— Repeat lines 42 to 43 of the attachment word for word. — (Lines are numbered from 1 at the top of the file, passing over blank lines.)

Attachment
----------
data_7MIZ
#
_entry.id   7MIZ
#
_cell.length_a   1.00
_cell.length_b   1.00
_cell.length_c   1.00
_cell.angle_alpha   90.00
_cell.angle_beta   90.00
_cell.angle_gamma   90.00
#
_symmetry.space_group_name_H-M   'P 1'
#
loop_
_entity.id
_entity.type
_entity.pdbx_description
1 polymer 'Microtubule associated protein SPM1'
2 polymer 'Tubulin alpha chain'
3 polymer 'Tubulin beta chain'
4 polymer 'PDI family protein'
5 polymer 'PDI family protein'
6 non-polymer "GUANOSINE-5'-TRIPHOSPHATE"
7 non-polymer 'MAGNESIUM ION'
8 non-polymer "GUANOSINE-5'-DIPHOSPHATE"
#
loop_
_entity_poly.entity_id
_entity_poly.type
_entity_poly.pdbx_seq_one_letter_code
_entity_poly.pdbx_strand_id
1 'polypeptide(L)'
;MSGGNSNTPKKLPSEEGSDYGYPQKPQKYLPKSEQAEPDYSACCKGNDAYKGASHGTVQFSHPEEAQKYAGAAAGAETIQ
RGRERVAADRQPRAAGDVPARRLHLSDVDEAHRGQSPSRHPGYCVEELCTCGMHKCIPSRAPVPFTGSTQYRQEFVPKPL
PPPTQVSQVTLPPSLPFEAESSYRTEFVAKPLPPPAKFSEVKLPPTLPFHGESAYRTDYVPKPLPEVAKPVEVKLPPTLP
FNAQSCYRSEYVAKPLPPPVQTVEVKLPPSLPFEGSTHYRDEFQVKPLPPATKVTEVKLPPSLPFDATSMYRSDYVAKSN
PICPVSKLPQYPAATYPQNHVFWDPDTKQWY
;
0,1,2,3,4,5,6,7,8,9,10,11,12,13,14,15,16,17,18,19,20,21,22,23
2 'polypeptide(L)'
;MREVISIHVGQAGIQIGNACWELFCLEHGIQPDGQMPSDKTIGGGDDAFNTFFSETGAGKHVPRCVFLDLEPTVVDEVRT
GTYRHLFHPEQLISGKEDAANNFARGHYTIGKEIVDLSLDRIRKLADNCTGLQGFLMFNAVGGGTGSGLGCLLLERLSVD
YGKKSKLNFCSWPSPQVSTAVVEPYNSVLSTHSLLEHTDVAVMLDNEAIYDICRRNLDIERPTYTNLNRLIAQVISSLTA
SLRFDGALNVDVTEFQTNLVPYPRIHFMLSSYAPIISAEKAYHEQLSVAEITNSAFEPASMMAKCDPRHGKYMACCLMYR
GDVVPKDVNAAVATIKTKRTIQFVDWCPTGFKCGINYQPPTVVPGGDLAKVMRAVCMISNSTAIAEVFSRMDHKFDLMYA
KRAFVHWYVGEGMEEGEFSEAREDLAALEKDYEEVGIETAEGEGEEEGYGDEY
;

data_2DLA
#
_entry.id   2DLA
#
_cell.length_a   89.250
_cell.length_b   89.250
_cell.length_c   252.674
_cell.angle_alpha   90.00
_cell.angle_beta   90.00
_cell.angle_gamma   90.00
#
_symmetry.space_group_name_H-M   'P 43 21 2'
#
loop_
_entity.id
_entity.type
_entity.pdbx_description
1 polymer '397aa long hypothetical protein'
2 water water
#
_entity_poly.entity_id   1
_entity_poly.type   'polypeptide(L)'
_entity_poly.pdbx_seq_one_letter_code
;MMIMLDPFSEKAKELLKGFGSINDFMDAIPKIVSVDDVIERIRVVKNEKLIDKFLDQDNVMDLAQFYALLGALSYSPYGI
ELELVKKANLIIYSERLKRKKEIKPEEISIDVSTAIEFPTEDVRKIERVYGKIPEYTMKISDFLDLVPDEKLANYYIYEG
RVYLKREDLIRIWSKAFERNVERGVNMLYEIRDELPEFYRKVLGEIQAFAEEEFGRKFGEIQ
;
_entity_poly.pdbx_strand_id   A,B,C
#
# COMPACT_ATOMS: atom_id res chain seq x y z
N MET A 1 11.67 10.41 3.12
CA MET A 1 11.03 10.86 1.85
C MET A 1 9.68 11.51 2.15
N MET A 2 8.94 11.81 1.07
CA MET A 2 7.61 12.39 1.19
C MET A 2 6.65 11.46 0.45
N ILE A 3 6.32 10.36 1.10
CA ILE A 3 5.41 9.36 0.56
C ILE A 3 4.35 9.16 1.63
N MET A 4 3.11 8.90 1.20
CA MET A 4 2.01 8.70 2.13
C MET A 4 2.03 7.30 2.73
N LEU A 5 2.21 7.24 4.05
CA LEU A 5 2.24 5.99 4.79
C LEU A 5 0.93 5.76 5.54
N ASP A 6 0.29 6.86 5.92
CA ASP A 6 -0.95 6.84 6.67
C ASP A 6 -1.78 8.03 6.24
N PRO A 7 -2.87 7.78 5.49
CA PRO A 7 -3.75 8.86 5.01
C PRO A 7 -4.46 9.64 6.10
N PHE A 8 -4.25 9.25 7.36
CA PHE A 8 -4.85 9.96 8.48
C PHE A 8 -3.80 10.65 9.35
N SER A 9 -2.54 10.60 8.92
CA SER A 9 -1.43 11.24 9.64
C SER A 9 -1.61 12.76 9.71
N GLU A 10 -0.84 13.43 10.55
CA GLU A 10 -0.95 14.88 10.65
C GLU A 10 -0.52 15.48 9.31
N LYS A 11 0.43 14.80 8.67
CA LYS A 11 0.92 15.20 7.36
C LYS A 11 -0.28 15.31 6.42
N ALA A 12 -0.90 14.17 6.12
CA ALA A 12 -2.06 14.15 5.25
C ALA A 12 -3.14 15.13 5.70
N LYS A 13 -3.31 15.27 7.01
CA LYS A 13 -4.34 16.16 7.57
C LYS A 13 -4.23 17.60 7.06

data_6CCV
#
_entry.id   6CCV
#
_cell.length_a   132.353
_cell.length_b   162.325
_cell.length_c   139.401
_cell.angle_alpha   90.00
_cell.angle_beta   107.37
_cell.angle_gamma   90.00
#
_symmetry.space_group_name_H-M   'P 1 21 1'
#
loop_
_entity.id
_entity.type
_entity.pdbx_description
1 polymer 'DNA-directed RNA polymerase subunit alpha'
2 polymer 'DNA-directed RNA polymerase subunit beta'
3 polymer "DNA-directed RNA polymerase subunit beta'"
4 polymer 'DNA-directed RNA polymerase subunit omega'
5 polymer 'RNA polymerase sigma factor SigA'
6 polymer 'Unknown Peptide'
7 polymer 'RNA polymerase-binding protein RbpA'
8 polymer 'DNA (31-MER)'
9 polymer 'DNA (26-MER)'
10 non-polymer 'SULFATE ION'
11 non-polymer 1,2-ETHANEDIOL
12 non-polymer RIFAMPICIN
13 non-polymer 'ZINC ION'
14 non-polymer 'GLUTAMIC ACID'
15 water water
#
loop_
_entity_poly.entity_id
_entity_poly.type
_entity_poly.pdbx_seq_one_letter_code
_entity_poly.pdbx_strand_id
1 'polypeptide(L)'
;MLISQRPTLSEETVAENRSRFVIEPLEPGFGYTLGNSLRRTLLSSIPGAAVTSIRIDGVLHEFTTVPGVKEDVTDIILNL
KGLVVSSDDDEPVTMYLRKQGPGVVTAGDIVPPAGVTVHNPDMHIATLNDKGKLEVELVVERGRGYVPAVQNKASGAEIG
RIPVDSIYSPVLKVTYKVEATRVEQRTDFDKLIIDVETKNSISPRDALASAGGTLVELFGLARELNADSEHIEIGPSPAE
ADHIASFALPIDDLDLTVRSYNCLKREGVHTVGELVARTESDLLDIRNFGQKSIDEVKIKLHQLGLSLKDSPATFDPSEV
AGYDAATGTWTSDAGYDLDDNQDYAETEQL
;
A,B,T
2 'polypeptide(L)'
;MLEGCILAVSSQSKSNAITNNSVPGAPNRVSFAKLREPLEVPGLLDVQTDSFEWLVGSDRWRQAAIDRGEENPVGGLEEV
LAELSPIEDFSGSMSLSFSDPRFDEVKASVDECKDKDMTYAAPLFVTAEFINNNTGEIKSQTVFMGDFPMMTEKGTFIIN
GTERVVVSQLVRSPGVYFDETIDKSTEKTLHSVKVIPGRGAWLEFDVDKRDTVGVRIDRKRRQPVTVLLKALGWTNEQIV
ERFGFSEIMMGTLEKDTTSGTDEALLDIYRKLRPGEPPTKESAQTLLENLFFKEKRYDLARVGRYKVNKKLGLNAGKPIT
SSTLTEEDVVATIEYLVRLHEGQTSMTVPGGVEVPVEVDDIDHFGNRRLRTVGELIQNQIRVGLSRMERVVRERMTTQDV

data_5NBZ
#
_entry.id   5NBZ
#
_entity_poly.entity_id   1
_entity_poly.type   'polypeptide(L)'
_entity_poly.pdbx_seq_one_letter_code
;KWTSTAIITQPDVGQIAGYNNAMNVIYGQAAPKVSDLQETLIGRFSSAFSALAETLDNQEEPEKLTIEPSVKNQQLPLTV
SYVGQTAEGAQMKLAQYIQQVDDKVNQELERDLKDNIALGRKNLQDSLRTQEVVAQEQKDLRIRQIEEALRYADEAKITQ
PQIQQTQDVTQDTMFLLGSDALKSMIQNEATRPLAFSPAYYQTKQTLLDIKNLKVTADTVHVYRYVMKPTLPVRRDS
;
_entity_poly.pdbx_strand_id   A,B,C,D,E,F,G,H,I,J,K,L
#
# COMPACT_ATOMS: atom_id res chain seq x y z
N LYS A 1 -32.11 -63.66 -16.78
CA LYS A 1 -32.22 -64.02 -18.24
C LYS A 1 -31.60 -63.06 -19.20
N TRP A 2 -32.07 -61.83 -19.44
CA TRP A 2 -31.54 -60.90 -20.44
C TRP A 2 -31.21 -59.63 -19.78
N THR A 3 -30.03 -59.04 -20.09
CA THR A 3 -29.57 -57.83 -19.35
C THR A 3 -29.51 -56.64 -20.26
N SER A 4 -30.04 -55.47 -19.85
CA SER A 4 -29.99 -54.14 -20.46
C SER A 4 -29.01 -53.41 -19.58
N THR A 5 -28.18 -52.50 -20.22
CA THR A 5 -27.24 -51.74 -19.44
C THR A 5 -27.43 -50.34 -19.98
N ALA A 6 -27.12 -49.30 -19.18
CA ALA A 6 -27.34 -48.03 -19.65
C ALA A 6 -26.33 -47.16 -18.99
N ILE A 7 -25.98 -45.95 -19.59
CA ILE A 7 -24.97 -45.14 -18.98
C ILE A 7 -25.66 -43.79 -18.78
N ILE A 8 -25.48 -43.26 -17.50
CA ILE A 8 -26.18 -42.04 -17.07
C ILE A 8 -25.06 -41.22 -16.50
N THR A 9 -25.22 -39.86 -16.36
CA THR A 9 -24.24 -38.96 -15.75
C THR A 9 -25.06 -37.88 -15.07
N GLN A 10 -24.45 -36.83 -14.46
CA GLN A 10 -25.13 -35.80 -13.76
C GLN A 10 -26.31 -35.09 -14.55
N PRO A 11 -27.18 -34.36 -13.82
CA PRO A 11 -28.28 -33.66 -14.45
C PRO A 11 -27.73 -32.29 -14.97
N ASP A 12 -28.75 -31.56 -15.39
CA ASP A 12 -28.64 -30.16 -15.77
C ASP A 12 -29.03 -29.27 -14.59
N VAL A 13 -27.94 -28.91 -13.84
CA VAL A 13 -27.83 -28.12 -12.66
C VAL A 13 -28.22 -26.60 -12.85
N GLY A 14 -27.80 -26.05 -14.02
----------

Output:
GTYRHLFHPEQLISGKEDAANNFARGHYTIGKEIVDLSLDRIRKLADNCTGLQGFLMFNAVGGGTGSGLGCLLLERLSVD
YGKKSKLNFCSWPSPQVSTAVVEPYNSVLSTHSLLEHTDVAVMLDNEAIYDICRRNLDIERPTYTNLNRLIAQVISSLTA